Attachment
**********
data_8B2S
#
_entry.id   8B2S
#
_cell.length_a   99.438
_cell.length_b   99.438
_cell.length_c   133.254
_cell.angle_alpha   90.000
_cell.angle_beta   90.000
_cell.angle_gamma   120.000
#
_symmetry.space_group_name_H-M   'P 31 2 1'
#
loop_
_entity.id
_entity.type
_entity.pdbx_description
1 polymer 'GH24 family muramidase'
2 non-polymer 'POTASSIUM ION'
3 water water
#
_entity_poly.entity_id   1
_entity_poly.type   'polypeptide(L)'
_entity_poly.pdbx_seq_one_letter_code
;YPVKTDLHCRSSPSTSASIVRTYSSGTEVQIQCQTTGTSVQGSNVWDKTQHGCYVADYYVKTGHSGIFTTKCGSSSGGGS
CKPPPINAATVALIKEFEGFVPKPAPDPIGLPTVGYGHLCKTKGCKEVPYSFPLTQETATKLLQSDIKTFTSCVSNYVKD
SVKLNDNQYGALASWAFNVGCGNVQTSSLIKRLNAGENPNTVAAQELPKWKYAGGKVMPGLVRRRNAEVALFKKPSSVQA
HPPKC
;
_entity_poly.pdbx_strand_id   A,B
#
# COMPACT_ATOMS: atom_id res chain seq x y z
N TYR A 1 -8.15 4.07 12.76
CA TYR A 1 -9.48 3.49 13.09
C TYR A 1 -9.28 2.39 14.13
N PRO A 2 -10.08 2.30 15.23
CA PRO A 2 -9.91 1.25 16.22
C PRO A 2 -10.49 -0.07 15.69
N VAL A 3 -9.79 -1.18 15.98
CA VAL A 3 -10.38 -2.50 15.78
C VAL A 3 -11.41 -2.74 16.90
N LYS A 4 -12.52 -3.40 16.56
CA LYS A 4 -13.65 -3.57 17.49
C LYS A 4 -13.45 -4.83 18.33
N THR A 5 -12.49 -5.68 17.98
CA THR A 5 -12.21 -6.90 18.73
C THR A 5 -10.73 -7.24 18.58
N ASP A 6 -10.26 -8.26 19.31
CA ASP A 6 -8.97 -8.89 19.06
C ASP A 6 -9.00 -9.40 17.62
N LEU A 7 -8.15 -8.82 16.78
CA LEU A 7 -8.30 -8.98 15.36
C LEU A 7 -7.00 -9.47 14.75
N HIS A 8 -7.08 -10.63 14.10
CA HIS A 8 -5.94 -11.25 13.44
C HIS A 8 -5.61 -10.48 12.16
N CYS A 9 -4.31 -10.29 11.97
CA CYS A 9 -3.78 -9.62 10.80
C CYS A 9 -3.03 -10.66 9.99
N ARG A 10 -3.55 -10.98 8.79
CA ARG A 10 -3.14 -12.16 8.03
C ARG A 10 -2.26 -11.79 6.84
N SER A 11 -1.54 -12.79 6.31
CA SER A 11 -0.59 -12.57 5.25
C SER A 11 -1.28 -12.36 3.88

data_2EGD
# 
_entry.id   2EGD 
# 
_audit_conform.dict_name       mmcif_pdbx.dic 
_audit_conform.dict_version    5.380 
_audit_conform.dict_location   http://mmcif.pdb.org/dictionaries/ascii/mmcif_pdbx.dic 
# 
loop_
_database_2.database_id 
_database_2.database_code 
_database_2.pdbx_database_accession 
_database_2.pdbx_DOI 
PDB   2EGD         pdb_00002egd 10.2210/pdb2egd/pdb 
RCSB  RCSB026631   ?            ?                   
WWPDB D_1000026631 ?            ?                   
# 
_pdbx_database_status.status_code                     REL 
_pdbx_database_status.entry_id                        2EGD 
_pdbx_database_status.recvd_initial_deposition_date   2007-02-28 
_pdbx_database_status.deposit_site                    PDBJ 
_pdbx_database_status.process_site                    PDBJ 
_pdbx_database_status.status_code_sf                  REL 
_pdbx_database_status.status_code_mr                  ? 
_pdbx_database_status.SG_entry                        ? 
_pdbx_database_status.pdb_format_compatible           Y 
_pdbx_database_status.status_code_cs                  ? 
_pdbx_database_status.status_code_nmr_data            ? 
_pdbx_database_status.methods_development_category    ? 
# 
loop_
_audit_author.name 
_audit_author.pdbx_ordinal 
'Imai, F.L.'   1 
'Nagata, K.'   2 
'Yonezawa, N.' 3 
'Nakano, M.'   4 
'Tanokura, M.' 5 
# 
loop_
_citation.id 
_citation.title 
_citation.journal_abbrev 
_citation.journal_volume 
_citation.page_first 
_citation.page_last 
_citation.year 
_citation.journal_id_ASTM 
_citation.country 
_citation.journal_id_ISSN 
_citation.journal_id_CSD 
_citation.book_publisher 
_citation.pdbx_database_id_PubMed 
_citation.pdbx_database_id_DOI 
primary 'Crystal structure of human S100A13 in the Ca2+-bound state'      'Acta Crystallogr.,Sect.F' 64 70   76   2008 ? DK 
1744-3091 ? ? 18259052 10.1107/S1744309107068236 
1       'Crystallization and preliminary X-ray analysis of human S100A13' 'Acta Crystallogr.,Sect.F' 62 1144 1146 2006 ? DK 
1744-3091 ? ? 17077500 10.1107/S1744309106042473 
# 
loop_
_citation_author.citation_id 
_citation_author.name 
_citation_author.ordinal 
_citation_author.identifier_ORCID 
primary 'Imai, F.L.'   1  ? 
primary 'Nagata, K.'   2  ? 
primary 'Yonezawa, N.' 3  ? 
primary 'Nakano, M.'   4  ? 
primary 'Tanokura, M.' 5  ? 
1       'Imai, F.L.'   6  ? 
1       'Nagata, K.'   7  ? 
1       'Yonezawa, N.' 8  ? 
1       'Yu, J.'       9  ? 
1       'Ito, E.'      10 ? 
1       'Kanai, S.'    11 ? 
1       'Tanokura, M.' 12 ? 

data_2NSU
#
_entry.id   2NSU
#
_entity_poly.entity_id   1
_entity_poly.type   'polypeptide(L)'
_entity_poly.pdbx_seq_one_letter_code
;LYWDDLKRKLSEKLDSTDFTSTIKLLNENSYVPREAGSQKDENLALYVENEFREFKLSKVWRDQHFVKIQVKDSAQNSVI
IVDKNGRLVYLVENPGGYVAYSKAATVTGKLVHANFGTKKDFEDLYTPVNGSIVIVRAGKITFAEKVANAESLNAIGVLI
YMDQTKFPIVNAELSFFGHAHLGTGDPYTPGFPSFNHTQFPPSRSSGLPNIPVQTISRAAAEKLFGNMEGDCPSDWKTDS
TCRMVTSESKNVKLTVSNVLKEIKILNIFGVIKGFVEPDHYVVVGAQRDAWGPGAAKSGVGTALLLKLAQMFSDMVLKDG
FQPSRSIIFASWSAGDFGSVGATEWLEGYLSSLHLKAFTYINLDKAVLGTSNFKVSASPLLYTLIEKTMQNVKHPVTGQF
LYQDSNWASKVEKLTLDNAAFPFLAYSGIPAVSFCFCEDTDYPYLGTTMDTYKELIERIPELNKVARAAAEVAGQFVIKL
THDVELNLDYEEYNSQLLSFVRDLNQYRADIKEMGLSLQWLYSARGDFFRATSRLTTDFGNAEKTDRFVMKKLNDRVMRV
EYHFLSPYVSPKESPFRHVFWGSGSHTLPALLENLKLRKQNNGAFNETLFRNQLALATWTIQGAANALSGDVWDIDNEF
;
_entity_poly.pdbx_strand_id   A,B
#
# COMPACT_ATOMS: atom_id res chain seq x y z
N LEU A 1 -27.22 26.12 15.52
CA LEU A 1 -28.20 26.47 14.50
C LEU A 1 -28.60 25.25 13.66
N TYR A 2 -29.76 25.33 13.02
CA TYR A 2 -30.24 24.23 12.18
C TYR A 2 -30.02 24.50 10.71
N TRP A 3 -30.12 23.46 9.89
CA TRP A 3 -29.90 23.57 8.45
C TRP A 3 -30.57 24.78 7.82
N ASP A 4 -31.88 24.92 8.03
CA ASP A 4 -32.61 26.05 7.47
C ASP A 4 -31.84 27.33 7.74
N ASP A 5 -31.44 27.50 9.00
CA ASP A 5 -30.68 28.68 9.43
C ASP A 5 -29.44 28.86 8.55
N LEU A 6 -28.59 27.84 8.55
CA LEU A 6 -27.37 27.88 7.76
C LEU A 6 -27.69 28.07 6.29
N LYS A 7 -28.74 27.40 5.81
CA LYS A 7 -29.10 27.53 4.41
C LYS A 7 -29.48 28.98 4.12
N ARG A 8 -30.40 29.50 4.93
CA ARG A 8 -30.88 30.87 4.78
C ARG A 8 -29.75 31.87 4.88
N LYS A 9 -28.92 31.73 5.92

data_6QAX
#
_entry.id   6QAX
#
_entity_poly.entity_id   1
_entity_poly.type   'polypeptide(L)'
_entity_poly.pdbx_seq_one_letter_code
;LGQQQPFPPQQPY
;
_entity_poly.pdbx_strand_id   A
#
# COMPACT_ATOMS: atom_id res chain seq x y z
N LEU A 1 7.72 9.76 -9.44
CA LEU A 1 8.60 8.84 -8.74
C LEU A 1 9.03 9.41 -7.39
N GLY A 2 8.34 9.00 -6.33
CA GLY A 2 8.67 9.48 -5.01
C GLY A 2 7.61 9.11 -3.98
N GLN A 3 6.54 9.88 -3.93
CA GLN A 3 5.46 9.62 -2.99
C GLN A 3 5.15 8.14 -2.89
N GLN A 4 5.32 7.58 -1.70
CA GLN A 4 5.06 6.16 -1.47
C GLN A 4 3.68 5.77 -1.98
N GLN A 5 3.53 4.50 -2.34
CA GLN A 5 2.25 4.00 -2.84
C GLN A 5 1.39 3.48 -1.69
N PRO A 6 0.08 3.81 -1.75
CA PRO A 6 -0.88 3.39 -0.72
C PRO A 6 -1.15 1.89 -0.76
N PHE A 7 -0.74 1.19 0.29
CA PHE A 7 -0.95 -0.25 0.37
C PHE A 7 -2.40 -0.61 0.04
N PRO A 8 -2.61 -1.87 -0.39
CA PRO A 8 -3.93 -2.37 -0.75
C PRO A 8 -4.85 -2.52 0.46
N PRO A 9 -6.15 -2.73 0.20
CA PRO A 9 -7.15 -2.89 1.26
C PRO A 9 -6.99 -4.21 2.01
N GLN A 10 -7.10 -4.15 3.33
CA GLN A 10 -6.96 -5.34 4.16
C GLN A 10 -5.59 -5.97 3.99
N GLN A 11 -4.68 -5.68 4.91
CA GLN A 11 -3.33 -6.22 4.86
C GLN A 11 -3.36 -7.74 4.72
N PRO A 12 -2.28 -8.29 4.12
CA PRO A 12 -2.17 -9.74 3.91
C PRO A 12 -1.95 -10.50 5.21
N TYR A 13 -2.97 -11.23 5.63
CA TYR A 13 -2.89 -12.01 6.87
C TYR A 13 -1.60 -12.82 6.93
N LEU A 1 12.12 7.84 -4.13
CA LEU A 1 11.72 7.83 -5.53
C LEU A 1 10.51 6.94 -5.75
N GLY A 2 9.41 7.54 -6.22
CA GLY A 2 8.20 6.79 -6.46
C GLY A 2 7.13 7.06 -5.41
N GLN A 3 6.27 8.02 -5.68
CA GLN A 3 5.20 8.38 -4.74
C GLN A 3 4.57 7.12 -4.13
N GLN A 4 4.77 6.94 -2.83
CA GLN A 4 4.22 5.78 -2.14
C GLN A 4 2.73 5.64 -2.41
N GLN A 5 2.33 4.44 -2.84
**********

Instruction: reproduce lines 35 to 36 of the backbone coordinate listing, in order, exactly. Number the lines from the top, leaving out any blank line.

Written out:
C TYR A 1 -9.28 2.39 14.13
N PRO A 2 -10.08 2.30 15.23